- Migrating birds have adapted to climate change by shrinking, with smaller bodies and shorter legs offset by longer wings.
- The Field Museum collected over 70,000 birds killed mostly in building collisions, painstakingly measured every one, and built an almost unprecedented data set.
- While scientists work to mitigate bird deaths from manmade structures, this is a rare silver lining.
Birds are getting smaller, and scientists attribute it to climate change. University of Michigan researchers analyzed a data set measured from migrating birds over the last 40 years—over 70,000 birds in total—which shows that their bodies are getting smaller while their wings are getting bigger.
One scientist at Chicago’s Field Museum measured each of the 70,000 birds over 40 years. The museum collects the birds that have struck buildings and died; nearly a billion birds die each year when they fly into windows they can’t really see, and glass-sided buildings like Chicago’s Hancock Center and Willis (Sears) Tower are one of the biggest categories for bird destruction.
But the silver glass lining is the Field Museum’s determined volunteers have turned bad news for birds into good news for bird research. Measuring birds, especially in wild populations, is daunting and thus done infrequently. Scientists don’t have firm theories or explanations for changes in birds over time.
“The uncertainty is likely due, in part, to the scarcity of datasets like the Field Museum trove,” the press release states. The Field Museum boasts one of the most robust collections of preserved birds and eggs in the world, dating back to its first exhibition at the 1893 World’s Fair.
Why has climate change motivated birds to grow smaller over time? The Field Museum data covered 52 species that all migrate, and migrating birds all undergo drastic physical stress during annual trips that top out at 44,000 miles for the Arctic tern. Like hibernating animals or spawning salmon, birds must accumulate enough body mass to last them during an extended time without regular nutrients. In humans, exercising without enough calories causes muscle breakdown.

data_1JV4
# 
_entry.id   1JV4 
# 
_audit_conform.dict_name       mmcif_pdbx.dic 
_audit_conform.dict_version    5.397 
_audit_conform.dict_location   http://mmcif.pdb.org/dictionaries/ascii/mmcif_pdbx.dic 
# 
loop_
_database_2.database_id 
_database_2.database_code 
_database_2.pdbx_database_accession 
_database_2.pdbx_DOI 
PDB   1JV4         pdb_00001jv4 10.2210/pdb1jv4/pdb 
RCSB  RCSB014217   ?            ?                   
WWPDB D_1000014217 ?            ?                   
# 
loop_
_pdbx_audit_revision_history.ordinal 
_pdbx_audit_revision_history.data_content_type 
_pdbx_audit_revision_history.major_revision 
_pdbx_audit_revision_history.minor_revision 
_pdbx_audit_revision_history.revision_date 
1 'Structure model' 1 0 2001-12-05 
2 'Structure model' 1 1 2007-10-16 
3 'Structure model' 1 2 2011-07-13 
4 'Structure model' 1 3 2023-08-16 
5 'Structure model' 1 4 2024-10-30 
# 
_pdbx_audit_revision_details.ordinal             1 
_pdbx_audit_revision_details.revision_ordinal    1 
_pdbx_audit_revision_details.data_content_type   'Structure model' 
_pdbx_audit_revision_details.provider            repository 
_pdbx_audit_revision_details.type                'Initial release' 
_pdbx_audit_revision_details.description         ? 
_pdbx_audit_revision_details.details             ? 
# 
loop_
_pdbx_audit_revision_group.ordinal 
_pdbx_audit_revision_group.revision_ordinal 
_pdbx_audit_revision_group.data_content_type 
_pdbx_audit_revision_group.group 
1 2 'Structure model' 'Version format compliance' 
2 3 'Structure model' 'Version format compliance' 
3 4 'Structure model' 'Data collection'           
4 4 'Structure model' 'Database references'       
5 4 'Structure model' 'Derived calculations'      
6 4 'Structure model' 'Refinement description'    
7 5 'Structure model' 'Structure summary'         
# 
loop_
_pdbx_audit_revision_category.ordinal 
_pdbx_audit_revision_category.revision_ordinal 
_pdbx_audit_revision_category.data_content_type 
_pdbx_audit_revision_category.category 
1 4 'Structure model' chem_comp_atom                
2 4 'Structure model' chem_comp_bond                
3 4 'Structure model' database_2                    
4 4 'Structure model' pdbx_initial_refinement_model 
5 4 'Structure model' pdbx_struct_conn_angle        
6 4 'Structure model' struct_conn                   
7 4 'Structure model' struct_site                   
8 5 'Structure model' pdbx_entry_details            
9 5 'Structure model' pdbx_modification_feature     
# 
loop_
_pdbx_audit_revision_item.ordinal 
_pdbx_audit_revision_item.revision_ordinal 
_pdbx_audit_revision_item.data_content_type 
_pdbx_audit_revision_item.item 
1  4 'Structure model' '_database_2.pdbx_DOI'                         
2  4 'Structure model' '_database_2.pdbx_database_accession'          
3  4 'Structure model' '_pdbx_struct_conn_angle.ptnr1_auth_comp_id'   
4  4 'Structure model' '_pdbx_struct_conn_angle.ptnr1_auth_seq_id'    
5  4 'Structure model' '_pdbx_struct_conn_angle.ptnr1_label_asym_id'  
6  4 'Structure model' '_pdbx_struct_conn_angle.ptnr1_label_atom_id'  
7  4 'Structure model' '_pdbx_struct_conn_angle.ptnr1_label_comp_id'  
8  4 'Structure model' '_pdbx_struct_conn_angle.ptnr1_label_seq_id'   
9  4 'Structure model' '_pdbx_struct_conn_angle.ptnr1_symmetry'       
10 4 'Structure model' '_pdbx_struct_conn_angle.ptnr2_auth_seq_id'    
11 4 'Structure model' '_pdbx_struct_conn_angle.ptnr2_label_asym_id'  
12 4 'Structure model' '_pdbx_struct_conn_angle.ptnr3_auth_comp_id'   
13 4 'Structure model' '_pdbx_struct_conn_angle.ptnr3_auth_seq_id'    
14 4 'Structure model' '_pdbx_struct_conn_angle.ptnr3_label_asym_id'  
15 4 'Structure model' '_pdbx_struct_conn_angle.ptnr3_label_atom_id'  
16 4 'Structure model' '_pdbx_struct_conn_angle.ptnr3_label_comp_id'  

As the climate warms, birds might shrink because their body temperatures require less regulation or insulation. But that means their metabolism must work even harder to power their wings, especially for migrating birds. The Michigan researchers analyzing the Field Museum data suggest birds have grown longer wings to compensate.
“We hypothesise [sp.] that increasing wing length represents a compensatory adaptation to maintain migration as reductions in body size have increased the metabolic cost of flight,” they write. In other words, if it’s going to cost proportionally more to flap the wing, you might as well make the wing as long as possible and get the most bang for your caloric buck.
The study is also long enough that researchers noted an overall nearly 2 degrees Fahrenheit increase in summer temperatures where the birds breed. Because of the observed link between body size and increasing temperature, the scientists feel comfortable suggesting more research into this as a climate-change coping mechanism that other scientists should prepare for.
“The consistency of the body-size declines reported in the new study suggests that such changes should be added to the list of challenges facing wildlife in a rapidly warming world,” the press release says.
The Michigan team plans to continue studying the Field Museum dataset as a next step in its research into bird morphology over time. Emeritus collections manager David Willard, who documented every one of the 70,000 birds, has been at the Field Museum since 1976. The collection and measurement of these birds isn’t even the bulk of his life’s work, which also involves international tropical birds and research trips around the world.
You Might Also Like